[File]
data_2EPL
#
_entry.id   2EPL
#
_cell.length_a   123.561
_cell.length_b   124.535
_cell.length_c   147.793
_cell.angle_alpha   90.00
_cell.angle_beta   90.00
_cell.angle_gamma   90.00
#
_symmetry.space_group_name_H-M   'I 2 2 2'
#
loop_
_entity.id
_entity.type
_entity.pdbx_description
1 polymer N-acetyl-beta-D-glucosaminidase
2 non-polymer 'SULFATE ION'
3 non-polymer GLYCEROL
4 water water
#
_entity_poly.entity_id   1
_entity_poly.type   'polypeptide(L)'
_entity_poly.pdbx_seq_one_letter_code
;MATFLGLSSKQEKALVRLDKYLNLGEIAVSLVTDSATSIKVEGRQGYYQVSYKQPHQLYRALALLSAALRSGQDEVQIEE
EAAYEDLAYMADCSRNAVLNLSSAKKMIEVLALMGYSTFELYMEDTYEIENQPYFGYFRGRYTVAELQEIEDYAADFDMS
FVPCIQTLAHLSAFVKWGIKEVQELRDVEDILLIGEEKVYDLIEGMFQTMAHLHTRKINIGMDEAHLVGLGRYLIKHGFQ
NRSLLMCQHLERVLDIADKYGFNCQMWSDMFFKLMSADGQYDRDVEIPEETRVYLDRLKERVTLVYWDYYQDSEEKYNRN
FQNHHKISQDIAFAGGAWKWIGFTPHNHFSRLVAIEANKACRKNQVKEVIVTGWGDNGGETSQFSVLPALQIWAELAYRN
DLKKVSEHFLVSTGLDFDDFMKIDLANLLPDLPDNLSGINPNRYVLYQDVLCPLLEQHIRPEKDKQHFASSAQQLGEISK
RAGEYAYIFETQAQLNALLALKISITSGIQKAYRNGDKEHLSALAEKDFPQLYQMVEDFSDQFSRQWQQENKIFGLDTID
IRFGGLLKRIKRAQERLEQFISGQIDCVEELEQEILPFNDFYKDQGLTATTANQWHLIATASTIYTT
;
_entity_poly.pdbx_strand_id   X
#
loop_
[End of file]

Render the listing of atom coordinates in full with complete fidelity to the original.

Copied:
data_2EPL
#
_entry.id   2EPL
#
_cell.length_a   123.561
_cell.length_b   124.535
_cell.length_c   147.793
_cell.angle_alpha   90.00
_cell.angle_beta   90.00
_cell.angle_gamma   90.00
#
_symmetry.space_group_name_H-M   'I 2 2 2'
#
loop_
_entity.id
_entity.type
_entity.pdbx_description
1 polymer N-acetyl-beta-D-glucosaminidase
2 non-polymer 'SULFATE ION'
3 non-polymer GLYCEROL
4 water water
#
_entity_poly.entity_id   1
_entity_poly.type   'polypeptide(L)'
_entity_poly.pdbx_seq_one_letter_code
;MATFLGLSSKQEKALVRLDKYLNLGEIAVSLVTDSATSIKVEGRQGYYQVSYKQPHQLYRALALLSAALRSGQDEVQIEE
EAAYEDLAYMADCSRNAVLNLSSAKKMIEVLALMGYSTFELYMEDTYEIENQPYFGYFRGRYTVAELQEIEDYAADFDMS
FVPCIQTLAHLSAFVKWGIKEVQELRDVEDILLIGEEKVYDLIEGMFQTMAHLHTRKINIGMDEAHLVGLGRYLIKHGFQ
NRSLLMCQHLERVLDIADKYGFNCQMWSDMFFKLMSADGQYDRDVEIPEETRVYLDRLKERVTLVYWDYYQDSEEKYNRN
FQNHHKISQDIAFAGGAWKWIGFTPHNHFSRLVAIEANKACRKNQVKEVIVTGWGDNGGETSQFSVLPALQIWAELAYRN
DLKKVSEHFLVSTGLDFDDFMKIDLANLLPDLPDNLSGINPNRYVLYQDVLCPLLEQHIRPEKDKQHFASSAQQLGEISK
RAGEYAYIFETQAQLNALLALKISITSGIQKAYRNGDKEHLSALAEKDFPQLYQMVEDFSDQFSRQWQQENKIFGLDTID
IRFGGLLKRIKRAQERLEQFISGQIDCVEELEQEILPFNDFYKDQGLTATTANQWHLIATASTIYTT
;
_entity_poly.pdbx_strand_id   X
#
loop_